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10-20-2007, 02:43 PM

CEOs, Wall Street warn of recession

By Bill Rigby NEW YORK (Reuters) - Corporate chiefs and Wall Street investors warned of recession and rising costs in the United States on Friday, as a clutch of leading companies reported mixed quarterly results.

The comments struck the most pessimistic note in recent months as CEOs assessed the damage on the U.S. economy from a tumbling housing market and continuing problems in the debt market.

The U.S. economy will be "near to, or even in, recession" next year, according to Caterpillar Inc (CAT.N: Quote (http://www.reuters.com/stocks/quote?symbol=CAT.N), Profile (http://www.reuters.com/stocks/companyProfile?symbol=CAT.N), Research (http://www.reuters.com/stocks/researchReports?symbol=CAT.N)), the world's top maker of earth-moving equipment, in its earnings report on Friday.

"So we've put (the chance of a) recession in probably a 50-50 type range," Caterpillar's Chief Financial Officer Dave Burritt told Reuters in an interview.

The Peoria, Illinois-based company reported earnings below analysts' forecasts and cut its full-year profit forecast, despite strong overseas sales compensating for weakness in the United States.

In a strikingly bleak domestic outlook, Caterpillar described the U.S. trucking and non-metal mining sectors as already "in recession," and the residential building industry as in "severe recession" -- the first time the company has used the "R-word" in recent years and a categorically downbeat assessment from a company viewed as a bellwether of the U.S. industrial economy.

Diversified manufacturer 3M Co (MMM.N: Quote (http://www.reuters.com/stocks/quote?symbol=MMM.N), Profile (http://www.reuters.com/stocks/companyProfile?symbol=MMM.N), Research (http://www.reuters.com/stocks/researchReports?symbol=MMM.N)), which spans the economy with products from Scotch tape to optical films, also offered a gloomy view.

"I don't know if there's any of us out here that would hold a lot of optimism in the immediate future for (U.S.) housing," said 3M Chief Executive George Buckley on a conference call with analysts.

3M's roofing granules business has suffered along with the U.S. housing sector and Buckley said sales will continue to drift down in the near term. Earlier on Friday, 3M posted a stronger-than-expected quarterly profit, also helped by overseas sales, but its shares fell.

Die-hard leisure sectors are even coming under pressure, according to motorcycle maker Harley-Davidson Inc (HOG.N: Quote (http://www.reuters.com/stocks/quote?symbol=HOG.N), Profile (http://www.reuters.com/stocks/companyProfile?symbol=HOG.N), Research (http://www.reuters.com/stocks/researchReports?symbol=HOG.N)), which reported lower profits on Friday amid sluggish U.S. sales.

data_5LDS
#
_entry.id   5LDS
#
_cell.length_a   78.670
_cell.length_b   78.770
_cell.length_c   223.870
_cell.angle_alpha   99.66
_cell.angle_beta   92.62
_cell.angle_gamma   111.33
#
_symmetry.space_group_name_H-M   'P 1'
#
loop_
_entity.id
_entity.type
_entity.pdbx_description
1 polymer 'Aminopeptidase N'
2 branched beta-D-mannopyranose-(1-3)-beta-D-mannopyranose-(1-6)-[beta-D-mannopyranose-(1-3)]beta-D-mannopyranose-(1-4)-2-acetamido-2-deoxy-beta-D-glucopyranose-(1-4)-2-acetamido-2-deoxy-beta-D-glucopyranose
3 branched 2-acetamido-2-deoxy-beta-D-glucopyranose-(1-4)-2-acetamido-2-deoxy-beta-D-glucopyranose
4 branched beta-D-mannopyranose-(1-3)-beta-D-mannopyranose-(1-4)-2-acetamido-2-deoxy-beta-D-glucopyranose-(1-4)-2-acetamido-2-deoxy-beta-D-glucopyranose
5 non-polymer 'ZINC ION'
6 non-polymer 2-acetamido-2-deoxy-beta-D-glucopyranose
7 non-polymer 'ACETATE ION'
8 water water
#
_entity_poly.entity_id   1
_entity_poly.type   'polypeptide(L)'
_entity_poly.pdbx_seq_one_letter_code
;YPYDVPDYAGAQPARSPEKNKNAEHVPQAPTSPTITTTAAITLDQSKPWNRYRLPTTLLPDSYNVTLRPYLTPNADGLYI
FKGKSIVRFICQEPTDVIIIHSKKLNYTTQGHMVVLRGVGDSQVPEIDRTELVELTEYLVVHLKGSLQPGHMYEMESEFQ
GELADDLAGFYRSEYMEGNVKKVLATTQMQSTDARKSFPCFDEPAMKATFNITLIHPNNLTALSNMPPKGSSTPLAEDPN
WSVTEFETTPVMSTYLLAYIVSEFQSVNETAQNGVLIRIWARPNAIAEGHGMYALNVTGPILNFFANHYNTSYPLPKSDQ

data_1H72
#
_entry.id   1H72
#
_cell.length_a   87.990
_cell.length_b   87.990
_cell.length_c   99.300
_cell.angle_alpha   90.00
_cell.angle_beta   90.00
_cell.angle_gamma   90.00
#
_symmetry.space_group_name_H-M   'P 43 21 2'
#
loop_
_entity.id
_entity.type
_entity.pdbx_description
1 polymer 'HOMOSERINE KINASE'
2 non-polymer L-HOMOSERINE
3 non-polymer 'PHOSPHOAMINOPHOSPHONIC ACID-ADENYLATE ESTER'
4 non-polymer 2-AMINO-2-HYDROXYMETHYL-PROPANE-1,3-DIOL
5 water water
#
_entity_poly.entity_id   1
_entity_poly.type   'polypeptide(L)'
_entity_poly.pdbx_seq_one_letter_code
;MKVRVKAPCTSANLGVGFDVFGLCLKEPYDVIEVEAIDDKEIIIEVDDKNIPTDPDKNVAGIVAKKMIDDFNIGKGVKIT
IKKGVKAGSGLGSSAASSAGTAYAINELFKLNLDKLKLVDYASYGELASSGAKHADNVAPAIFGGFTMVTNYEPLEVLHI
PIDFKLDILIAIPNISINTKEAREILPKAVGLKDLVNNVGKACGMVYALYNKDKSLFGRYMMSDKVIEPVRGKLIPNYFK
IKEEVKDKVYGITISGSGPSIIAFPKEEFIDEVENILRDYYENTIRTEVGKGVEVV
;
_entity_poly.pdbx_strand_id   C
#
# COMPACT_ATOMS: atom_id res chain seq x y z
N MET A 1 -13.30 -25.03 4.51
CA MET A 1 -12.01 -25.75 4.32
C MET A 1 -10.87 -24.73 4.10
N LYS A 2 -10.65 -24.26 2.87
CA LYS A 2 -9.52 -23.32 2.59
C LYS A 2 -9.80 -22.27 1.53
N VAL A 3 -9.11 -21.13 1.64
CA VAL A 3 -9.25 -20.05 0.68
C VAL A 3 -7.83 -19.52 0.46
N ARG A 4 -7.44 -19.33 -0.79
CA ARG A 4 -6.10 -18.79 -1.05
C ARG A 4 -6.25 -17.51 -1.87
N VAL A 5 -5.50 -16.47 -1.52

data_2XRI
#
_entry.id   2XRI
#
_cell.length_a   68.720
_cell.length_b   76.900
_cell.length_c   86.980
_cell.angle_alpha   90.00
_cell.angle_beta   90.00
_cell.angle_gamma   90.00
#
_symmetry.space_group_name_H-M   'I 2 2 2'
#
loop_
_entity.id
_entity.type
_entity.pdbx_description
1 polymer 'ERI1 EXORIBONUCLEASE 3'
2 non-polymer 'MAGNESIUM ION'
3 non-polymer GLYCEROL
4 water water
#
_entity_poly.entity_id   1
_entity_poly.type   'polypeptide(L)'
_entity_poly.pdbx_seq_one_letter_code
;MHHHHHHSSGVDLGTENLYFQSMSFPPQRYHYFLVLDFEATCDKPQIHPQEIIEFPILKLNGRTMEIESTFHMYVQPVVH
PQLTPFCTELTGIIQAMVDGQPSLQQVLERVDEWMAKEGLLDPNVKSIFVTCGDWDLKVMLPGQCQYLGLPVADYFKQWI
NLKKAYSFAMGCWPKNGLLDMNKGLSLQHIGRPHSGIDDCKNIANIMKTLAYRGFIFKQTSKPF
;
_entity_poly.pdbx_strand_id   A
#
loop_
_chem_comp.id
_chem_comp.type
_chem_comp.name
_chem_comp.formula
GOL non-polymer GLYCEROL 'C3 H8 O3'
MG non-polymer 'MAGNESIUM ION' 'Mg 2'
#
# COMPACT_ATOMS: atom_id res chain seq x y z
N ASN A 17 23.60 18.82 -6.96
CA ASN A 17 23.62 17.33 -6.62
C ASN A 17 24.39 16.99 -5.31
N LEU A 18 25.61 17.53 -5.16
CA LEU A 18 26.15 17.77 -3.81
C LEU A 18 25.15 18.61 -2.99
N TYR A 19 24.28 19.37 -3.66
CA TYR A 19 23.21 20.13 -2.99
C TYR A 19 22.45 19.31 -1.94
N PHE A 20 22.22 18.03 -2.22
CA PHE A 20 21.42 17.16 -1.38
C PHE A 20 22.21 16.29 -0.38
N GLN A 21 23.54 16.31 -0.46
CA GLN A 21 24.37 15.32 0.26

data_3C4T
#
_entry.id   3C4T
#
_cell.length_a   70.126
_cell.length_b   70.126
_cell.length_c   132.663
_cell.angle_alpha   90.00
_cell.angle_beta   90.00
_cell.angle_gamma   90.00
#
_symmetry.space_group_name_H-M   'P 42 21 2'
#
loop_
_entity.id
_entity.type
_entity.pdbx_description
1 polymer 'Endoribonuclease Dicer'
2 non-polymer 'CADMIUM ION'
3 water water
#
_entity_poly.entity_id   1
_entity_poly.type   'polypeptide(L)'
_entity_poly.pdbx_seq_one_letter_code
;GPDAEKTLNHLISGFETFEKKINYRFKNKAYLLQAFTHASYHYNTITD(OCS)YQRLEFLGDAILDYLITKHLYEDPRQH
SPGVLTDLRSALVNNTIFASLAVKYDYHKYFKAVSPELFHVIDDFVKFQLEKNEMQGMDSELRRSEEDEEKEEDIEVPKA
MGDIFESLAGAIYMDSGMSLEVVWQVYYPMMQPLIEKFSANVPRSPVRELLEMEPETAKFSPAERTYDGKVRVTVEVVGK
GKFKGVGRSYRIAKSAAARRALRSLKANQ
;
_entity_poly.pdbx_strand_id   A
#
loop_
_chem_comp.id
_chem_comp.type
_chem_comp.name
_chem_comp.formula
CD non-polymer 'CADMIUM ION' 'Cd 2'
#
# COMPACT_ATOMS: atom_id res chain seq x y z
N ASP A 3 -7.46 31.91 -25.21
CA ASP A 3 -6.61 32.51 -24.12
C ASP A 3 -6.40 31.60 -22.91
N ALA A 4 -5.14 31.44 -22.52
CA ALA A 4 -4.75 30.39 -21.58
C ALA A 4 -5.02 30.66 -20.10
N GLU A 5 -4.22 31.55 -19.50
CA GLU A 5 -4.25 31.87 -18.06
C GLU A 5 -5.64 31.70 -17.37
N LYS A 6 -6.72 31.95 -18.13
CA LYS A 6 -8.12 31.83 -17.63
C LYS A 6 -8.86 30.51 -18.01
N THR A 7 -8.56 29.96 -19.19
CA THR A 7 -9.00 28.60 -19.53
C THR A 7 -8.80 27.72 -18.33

"We've got a great product and a great company that up till now (has) been recession-resistant," said Harley CEO Jim Ziemer, in an interview with Reuters. "But we never said it would be that forever. And at least in the United States, we're feeling some of the impact."

Honeywell International Inc (HON.N: Quote (http://www.reuters.com/stocks/quote?symbol=HON.N), Profile (http://www.reuters.com/stocks/companyProfile?symbol=HON.N), Research (http://www.reuters.com/stocks/researchReports?symbol=HON.N)), another wide-ranging industrial corporation, reported higher quarterly profits on Friday, but stressed that higher raw material prices are becoming a drag across all its sectors, sparking renewed inflation fears on Wall Street.

"The inflation theme reared its head again and may be a threat to earnings for the manufacturing sector," said Peter Sorrentino, portfolio manager at Huntington Asset Advisors, which holds shares of large-cap industrials including General Electric Co (GE.N: Quote (http://www.reuters.com/stocks/quote?symbol=GE.N), Profile (http://www.reuters.com/stocks/companyProfile?symbol=GE.N), Research (http://www.reuters.com/stocks/researchReports?symbol=GE.N)), United Technologies Corp (UTX.N: Quote (http://www.reuters.com/stocks/quote?symbol=UTX.N), Profile (http://www.reuters.com/stocks/companyProfile?symbol=UTX.N), Research (http://www.reuters.com/stocks/researchReports?symbol=UTX.N)) and Honeywell.

"Over the next three months, people are going to be taking a real serious look at their expectations for next year, especially on the cost side," said Sorrentino. "That's going to put some pressure on operating results next year."

(Additional reporting by Scott Malone in Boston, James Kelleher and Ben Klayman in Chicago, editing by Gerald E. McCormick)

10-20-2007, 08:31 PM
Maybe worse than recession.